I-Although Germany had superior weapons, its generals were unable to function properly due to their Fuhrer Adolf Hitler, who would not let them retreat for any circumstances, as it would highlight the clear weakness of the Nazis. Joseph Stalin on the other hand knew what he would lose if the city of Stalingrad was lost, and it was a lot more than his symbol of authority, the fate of the Soviet Union was on the line. Joseph Stalin knew that to survive the Second World War against Nazi Germany, the Soviet Union had to industrialize, and he was certainly right. He came with 5-year industrial campaigns that would focus on a specific aspect of Industry for five years, this strategy was called the 5-year plans. The use of soviet Stalin tanks made the difference in the Battle of Stalingrad, and then in the rest of the Second World War. The Stalin tank was superior to the German panzer tanks because it had slanted armour which made it less prone to enemy fire, it also was very simple to repair, so the tank crews could repair them on the battlefield. The Stalin tank was also very simple, so they could produce them in bulk. Whereas the panzer tank was more technologically complex and advanced, so the Germans could only have professional technicians fix them them, and they also were a lot harder to build. It was basically impossible for them to repair the panzer tanks in the battlefield.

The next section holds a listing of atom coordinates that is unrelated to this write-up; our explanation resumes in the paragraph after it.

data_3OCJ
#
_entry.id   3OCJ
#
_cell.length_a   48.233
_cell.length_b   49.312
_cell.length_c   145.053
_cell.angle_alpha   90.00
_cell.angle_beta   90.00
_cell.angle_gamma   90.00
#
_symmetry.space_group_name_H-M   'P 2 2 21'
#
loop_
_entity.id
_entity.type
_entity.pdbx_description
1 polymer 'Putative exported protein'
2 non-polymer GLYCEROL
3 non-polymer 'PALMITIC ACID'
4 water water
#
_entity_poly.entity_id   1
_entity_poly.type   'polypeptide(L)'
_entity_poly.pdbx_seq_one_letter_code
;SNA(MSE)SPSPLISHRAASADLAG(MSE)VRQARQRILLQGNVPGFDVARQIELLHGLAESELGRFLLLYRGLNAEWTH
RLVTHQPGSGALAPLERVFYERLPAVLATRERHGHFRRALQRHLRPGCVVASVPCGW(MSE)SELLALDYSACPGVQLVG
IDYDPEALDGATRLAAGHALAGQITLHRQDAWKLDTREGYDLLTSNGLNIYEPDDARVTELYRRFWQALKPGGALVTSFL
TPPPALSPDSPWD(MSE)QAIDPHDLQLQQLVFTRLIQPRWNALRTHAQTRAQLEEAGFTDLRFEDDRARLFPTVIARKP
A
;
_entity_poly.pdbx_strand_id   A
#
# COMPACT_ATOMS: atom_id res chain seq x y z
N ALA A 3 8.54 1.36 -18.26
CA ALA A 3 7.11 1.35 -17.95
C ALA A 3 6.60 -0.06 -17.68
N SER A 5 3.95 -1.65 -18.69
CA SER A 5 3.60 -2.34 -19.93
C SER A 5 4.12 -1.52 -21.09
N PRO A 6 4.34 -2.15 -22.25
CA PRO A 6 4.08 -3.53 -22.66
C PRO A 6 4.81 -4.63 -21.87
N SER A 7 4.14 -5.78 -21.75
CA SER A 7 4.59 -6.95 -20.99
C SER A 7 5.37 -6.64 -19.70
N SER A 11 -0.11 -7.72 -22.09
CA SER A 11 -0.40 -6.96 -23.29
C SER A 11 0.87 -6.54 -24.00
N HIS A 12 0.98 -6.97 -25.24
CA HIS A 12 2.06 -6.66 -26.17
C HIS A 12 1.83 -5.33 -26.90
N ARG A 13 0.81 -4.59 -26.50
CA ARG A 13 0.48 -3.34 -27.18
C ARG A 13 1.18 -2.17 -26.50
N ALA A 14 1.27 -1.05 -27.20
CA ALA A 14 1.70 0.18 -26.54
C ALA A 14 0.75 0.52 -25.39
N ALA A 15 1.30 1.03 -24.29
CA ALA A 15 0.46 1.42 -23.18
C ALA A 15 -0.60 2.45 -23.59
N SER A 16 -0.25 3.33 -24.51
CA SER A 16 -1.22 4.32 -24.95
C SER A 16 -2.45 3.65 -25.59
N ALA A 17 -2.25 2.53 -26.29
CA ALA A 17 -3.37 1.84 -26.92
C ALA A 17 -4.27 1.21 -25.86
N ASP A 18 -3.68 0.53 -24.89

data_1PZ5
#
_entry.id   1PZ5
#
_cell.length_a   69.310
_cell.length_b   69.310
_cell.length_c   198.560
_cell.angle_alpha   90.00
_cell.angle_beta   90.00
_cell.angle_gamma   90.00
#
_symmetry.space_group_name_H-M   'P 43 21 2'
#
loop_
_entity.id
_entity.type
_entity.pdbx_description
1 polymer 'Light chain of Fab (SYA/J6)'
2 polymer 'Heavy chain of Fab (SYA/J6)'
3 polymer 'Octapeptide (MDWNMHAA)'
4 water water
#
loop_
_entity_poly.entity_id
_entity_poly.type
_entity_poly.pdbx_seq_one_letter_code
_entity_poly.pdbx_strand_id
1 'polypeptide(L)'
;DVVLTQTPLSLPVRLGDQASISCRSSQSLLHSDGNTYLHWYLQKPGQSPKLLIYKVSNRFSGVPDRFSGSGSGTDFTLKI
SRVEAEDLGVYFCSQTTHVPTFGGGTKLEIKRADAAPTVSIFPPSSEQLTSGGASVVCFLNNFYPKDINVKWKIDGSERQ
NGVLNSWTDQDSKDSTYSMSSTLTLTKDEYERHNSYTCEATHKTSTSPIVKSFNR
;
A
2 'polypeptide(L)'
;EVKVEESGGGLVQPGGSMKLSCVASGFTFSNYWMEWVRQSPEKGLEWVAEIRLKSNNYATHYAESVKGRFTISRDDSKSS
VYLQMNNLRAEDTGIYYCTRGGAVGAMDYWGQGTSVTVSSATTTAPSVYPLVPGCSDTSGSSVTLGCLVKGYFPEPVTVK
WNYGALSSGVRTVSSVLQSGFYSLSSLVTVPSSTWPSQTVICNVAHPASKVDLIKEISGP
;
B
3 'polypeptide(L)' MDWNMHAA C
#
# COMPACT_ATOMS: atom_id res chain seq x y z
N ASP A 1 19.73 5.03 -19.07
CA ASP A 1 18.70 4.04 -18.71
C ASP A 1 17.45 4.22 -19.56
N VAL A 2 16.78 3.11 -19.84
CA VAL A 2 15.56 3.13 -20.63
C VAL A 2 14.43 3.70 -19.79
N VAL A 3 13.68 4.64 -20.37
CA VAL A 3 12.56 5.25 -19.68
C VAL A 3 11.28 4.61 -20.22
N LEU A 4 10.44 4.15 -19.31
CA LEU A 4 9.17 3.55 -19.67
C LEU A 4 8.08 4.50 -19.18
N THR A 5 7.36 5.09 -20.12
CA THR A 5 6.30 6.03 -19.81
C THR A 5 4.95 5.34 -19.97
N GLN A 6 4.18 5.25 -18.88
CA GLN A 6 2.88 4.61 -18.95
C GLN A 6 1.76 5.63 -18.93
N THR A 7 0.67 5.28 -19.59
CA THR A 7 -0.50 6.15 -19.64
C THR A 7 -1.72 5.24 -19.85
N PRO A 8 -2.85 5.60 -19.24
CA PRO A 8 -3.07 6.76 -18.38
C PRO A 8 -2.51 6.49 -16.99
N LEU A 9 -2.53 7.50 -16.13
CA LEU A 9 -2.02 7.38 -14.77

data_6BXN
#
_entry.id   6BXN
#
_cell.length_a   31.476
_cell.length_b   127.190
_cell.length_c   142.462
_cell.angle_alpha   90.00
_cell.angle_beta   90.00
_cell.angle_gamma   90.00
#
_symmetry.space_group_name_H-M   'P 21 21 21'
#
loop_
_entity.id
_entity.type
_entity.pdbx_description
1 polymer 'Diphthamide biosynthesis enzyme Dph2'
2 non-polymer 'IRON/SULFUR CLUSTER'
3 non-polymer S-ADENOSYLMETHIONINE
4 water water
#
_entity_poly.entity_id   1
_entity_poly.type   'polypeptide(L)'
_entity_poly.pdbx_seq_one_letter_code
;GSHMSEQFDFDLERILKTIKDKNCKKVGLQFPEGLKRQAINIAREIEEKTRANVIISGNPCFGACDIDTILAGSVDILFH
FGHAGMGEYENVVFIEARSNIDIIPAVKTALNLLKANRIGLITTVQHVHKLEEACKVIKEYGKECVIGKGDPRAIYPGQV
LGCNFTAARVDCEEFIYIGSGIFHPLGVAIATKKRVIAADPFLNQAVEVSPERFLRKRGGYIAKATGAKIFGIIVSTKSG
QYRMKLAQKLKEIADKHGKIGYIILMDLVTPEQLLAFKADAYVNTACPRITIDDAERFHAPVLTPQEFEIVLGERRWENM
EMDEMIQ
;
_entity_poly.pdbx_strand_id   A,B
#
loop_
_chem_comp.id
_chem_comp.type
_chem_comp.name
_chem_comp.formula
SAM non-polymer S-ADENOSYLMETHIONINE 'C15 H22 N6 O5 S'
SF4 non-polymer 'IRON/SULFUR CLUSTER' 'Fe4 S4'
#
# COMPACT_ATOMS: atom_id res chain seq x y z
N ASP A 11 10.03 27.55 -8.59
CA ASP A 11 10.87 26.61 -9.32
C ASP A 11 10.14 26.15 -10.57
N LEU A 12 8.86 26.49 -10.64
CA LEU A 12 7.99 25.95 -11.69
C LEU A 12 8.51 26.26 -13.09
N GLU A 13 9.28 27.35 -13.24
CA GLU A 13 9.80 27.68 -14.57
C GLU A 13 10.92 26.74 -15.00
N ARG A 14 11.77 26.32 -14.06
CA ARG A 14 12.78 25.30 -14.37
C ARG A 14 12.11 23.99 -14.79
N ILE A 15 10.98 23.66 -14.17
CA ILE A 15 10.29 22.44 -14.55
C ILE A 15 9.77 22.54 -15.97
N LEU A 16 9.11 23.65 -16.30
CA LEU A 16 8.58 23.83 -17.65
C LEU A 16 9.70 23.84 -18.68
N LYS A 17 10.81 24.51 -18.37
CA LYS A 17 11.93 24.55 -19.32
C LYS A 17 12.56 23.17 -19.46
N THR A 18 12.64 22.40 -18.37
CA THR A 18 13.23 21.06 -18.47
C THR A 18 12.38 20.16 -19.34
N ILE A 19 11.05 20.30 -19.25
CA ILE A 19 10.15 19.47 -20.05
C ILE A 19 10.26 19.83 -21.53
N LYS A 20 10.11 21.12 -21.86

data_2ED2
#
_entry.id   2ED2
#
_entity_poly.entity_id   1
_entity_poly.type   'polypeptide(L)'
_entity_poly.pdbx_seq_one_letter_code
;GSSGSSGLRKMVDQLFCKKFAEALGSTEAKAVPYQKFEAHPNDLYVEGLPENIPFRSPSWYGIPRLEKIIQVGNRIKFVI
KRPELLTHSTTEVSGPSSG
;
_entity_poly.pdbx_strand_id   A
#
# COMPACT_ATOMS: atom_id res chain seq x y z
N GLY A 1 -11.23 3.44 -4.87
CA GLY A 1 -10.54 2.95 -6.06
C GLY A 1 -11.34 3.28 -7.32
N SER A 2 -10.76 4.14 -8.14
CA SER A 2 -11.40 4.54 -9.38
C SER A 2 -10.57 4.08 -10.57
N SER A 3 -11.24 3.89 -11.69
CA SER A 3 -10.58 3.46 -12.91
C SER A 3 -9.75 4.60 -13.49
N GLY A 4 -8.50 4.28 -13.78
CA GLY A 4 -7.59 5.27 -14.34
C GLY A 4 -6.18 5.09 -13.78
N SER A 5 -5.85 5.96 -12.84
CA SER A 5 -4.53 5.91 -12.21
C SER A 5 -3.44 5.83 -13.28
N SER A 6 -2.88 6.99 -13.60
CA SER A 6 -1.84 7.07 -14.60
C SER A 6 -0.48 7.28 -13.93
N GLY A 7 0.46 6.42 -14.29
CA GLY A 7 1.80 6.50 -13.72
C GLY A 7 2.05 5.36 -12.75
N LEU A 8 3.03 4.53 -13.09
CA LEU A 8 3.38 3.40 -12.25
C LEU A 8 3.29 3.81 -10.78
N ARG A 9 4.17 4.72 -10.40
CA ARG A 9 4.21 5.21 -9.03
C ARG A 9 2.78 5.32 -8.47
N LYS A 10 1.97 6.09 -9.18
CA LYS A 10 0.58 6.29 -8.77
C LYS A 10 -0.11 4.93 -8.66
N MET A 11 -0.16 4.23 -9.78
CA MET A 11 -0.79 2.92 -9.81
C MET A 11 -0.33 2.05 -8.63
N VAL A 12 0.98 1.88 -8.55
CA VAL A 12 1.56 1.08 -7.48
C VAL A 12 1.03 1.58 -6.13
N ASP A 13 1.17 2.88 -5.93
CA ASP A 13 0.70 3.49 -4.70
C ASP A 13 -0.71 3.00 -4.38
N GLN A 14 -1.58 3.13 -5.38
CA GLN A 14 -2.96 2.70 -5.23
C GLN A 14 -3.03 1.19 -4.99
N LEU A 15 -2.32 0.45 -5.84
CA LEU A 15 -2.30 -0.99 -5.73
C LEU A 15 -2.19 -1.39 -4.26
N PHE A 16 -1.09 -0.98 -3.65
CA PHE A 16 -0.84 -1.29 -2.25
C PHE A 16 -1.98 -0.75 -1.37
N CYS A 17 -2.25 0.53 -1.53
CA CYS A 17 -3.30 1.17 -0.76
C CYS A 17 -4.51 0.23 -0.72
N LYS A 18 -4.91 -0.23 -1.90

I-The Battle of Stalingrad was the bloodiest battle in recorded history and it was the major turning point in World War Two, overall it was Hitler’s pride that lost the Battle of Stalingrad. If it weren’t for Hitler’s pride he would have allowed his generals to retreat to more defensible territory, or to retreat and regroup. If he had let them do that we might be living under a Nazi regime. Hitler also made the mistake of making false promises to the German public such as “You may rest assured that nobody will ever drive us out of Stalingrad.” Saying these kinds of things is what allowed for Hitler to rise to power, but this time it was one of Hitler’s biggest mistakes, it is because of statements like these that Hitler lost a bulk of faith from his supporters politically and militarily. When the Germans were retreating out of Stalingrad Hitler tried one last desperate attempt to keep general Paulus from disobeying his orders, he made Paulus field Marshall of the German armed forces and he made it quite clear that no field Marshall in history had been captured. Needless to say Field Marshall Friedrich Paulus was the first.